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Taking Care of Your Mental Health After Divorce

Taking Care of Mental Health After Divorce

There are so many ways that divorce can take a toll on your mental health. It’s a major life change – those can be scary and stressful even when the change is positive, which divorces aren’t often considered to be. The process of divorce can be complex, confusing, and painful. The prospect of being single again might make you feel lonely, sad, or even afraid. If you’re a parent, the idea of raising your children alone might be extremely daunting, and the prospect of co-parenting with your ex might be fraught with conflict. Your finances, living arrangements, and support system might all be undergoing big changes, just when you most want stability and people that you can count on surrounding you. And that’s not even taking into account the reason that the divorce is happening in the first place – depending on why your marriage ended, you might be feeling betrayed, guilty, abandoned, angry, disillusioned, or almost anything else – on top of dealing with the divorce itself and adapting to your new life as a divorced person. Is it any wonder that your mental health might suffer during such a stressful time? 

But no matter how difficult divorce is, there is a bright side – you have a chance to make a fresh start and the rest of your life ahead of you. And you can make that life a good one. A great way to start is by making sure that you’re taking care of your mental health during and after the divorce. Take a look at some tips that can help you do just that.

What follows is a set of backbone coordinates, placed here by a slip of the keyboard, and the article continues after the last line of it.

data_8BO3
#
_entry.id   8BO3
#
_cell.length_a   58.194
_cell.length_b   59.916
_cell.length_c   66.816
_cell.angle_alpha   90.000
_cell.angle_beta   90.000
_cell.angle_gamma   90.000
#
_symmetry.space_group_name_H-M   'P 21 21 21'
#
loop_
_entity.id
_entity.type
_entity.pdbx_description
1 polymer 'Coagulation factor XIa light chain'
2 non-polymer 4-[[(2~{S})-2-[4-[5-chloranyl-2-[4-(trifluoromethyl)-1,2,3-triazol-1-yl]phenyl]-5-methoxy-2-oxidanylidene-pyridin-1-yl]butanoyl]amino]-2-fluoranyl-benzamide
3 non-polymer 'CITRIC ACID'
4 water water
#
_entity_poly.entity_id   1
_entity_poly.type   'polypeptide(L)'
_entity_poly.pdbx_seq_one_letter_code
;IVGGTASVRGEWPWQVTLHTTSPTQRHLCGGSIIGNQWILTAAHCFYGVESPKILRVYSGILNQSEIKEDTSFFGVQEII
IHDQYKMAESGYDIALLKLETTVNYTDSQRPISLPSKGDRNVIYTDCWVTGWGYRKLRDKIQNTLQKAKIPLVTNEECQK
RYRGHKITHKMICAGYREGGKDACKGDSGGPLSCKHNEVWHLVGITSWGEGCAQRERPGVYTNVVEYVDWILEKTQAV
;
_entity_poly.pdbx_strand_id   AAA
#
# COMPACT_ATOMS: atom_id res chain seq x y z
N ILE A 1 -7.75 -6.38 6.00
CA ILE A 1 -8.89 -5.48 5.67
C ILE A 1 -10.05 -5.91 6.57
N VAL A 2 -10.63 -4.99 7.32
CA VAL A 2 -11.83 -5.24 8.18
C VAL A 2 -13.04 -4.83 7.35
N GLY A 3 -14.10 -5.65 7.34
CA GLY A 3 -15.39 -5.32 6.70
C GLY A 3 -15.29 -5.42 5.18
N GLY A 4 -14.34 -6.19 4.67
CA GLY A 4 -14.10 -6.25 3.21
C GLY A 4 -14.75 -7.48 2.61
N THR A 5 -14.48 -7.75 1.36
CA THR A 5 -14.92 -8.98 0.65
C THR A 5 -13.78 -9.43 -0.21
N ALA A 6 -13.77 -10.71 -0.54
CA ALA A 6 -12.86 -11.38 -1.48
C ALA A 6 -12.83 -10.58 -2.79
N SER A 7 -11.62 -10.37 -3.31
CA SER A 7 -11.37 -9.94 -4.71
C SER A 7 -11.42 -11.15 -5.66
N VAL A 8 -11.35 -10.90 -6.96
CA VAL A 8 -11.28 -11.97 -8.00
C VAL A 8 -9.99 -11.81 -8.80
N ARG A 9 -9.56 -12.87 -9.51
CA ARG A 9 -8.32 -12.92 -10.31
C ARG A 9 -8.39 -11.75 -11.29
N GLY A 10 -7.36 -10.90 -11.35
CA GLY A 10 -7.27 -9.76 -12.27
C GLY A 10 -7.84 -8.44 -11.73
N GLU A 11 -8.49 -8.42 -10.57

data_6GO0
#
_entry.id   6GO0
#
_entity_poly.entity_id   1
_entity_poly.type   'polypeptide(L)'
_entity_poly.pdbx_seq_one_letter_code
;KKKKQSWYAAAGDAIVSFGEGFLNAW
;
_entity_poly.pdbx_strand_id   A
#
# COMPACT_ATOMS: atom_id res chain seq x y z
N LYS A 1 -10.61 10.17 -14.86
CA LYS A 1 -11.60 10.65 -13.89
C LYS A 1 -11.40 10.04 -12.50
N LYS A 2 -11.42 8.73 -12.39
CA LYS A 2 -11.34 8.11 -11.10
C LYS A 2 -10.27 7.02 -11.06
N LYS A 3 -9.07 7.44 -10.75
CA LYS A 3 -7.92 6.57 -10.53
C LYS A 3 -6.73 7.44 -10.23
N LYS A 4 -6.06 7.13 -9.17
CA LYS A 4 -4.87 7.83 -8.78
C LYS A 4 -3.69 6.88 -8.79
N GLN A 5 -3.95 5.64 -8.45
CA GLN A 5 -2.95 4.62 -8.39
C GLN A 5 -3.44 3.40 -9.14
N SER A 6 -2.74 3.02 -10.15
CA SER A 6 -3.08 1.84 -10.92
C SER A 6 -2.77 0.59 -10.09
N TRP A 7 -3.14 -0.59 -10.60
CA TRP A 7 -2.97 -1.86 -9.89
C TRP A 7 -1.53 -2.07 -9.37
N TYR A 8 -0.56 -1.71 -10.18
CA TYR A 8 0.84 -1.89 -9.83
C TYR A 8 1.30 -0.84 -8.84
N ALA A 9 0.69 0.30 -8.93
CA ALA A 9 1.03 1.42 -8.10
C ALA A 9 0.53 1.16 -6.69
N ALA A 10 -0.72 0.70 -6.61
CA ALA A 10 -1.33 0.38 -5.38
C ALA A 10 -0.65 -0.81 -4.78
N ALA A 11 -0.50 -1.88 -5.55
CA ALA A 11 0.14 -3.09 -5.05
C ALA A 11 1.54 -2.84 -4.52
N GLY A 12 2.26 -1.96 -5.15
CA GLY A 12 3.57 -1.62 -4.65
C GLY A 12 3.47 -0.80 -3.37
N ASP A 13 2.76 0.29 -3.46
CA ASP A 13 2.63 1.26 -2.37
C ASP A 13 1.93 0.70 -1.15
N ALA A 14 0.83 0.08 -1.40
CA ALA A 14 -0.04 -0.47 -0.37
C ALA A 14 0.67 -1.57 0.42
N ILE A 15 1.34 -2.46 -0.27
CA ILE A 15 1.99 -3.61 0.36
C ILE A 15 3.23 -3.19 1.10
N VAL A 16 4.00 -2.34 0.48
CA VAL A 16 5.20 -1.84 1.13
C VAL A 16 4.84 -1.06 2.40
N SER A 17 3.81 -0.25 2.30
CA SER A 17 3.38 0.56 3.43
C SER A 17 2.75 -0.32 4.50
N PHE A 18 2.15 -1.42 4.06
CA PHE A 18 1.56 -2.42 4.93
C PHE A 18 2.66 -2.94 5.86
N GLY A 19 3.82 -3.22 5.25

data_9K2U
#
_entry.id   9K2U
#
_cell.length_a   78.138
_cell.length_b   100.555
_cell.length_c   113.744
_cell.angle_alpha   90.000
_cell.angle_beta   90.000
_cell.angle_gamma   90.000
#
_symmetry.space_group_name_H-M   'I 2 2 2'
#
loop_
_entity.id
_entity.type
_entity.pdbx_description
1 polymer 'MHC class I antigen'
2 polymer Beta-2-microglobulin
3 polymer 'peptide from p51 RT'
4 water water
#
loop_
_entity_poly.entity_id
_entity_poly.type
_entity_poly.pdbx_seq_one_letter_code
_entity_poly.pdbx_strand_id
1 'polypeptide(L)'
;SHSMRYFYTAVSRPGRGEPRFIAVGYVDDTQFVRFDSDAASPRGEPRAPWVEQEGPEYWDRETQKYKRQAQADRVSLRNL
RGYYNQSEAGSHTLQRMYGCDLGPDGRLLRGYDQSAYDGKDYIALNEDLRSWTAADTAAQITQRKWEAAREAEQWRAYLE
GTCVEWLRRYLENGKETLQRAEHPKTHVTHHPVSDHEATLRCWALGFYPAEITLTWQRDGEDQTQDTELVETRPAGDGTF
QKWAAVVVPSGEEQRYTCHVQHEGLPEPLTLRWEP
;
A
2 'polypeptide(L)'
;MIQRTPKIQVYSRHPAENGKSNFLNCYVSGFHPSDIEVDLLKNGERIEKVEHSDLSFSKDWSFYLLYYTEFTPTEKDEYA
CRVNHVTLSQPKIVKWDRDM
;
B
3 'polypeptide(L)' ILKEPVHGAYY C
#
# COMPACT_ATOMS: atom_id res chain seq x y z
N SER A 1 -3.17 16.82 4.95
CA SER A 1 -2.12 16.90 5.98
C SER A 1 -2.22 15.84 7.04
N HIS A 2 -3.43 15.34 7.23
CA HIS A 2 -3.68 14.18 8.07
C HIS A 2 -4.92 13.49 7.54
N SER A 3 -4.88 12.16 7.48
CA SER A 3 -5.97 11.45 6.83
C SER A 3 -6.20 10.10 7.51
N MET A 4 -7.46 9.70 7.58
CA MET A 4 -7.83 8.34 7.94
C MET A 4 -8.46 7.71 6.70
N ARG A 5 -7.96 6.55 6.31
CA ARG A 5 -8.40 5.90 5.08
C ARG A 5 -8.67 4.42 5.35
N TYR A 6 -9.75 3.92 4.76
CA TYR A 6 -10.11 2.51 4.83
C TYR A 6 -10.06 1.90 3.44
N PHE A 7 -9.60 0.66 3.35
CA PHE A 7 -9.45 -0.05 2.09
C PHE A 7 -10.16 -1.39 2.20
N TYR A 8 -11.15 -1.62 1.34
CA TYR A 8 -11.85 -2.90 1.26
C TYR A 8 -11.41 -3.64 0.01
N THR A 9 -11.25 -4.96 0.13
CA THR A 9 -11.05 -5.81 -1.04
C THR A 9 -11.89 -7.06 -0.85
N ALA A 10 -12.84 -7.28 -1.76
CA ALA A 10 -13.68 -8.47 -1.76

Get Your People Around You

One of the major keys to getting through a deeply stressful time with your mental health intact is to have a support network of people who care about you around you. Everybody needs support from other people – you’re not being demanding or entitled when asking for it. Now is the time to gather people around you who will lend you their strength, their listening ears, their sympathy, their shoulder to cry on, or whatever other types of support you need during this time. 

Unfortunately, in some cases, divorce can wreak havoc on your support network. For example, if you don’t have a family of your own and you’ve relied on your in-laws for family support for a long time, then you might find yourself at a loss for who to call now. Friends also often take sides in a divorce, and it can be surprising and hurtful when someone takes your former spouse’s side over yours. You may need to reach out to friends or potential friends that are in less obvious places – a friendly coworker, other members of your church or religious organization, a support group. Some people find it easier to make friends online, via social networks like Facebook. For others, getting a pet can be helpful, as pets can provide unconditional affection and comfort. Others benefit from professional therapy. Don’t be afraid to reach out and ask someone for help or companionship when you need it.

Make Sure Your Physical Needs are Met